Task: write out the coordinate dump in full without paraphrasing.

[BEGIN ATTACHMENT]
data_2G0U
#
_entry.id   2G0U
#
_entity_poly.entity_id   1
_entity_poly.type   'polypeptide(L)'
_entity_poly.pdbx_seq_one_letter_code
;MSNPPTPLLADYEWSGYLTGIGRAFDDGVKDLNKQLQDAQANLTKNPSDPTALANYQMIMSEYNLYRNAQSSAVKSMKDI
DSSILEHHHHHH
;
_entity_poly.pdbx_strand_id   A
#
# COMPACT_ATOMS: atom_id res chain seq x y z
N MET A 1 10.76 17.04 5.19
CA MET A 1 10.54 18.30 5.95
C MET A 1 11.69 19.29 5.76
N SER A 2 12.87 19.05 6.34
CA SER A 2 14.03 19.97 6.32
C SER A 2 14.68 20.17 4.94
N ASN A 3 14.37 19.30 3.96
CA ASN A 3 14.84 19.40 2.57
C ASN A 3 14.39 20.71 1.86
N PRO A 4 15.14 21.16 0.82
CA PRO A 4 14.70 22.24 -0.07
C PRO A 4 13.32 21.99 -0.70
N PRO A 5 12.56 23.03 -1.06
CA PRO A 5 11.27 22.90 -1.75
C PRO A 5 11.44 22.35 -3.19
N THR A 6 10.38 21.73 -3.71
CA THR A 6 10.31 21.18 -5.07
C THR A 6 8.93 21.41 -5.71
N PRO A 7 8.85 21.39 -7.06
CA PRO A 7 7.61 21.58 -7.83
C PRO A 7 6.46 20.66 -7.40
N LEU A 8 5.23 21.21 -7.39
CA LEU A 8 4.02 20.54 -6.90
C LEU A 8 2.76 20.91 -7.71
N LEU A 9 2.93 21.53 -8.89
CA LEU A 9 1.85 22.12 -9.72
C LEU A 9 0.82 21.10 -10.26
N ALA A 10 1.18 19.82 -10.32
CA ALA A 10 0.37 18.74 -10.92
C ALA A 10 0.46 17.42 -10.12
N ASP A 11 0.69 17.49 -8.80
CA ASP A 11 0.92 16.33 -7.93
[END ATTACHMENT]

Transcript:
data_2G0U
#
_entry.id   2G0U
#
_entity_poly.entity_id   1
_entity_poly.type   'polypeptide(L)'
_entity_poly.pdbx_seq_one_letter_code
;MSNPPTPLLADYEWSGYLTGIGRAFDDGVKDLNKQLQDAQANLTKNPSDPTALANYQMIMSEYNLYRNAQSSAVKSMKDI
DSSILEHHHHHH
;
_entity_poly.pdbx_strand_id   A
#
# COMPACT_ATOMS: atom_id res chain seq x y z
N MET A 1 10.76 17.04 5.19
CA MET A 1 10.54 18.30 5.95
C MET A 1 11.69 19.29 5.76
N SER A 2 12.87 19.05 6.34
CA SER A 2 14.03 19.97 6.32
C SER A 2 14.68 20.17 4.94
N ASN A 3 14.37 19.30 3.96
CA ASN A 3 14.84 19.40 2.57
C ASN A 3 14.39 20.71 1.86
N PRO A 4 15.14 21.16 0.82
CA PRO A 4 14.70 22.24 -0.07
C PRO A 4 13.32 21.99 -0.70
N PRO A 5 12.56 23.03 -1.06
CA PRO A 5 11.27 22.90 -1.75
C PRO A 5 11.44 22.35 -3.19
N THR A 6 10.38 21.73 -3.71
CA THR A 6 10.31 21.18 -5.07
C THR A 6 8.93 21.41 -5.71
N PRO A 7 8.85 21.39 -7.06
CA PRO A 7 7.61 21.58 -7.83
C PRO A 7 6.46 20.66 -7.40
N LEU A 8 5.23 21.21 -7.39
CA LEU A 8 4.02 20.54 -6.90
C LEU A 8 2.76 20.91 -7.71
N LEU A 9 2.93 21.53 -8.89
CA LEU A 9 1.85 22.12 -9.72
C LEU A 9 0.82 21.10 -10.26
N ALA A 10 1.18 19.82 -10.32
CA ALA A 10 0.37 18.74 -10.92
C ALA A 10 0.46 17.42 -10.12
N ASP A 11 0.69 17.49 -8.80
CA ASP A 11 0.92 16.33 -7.93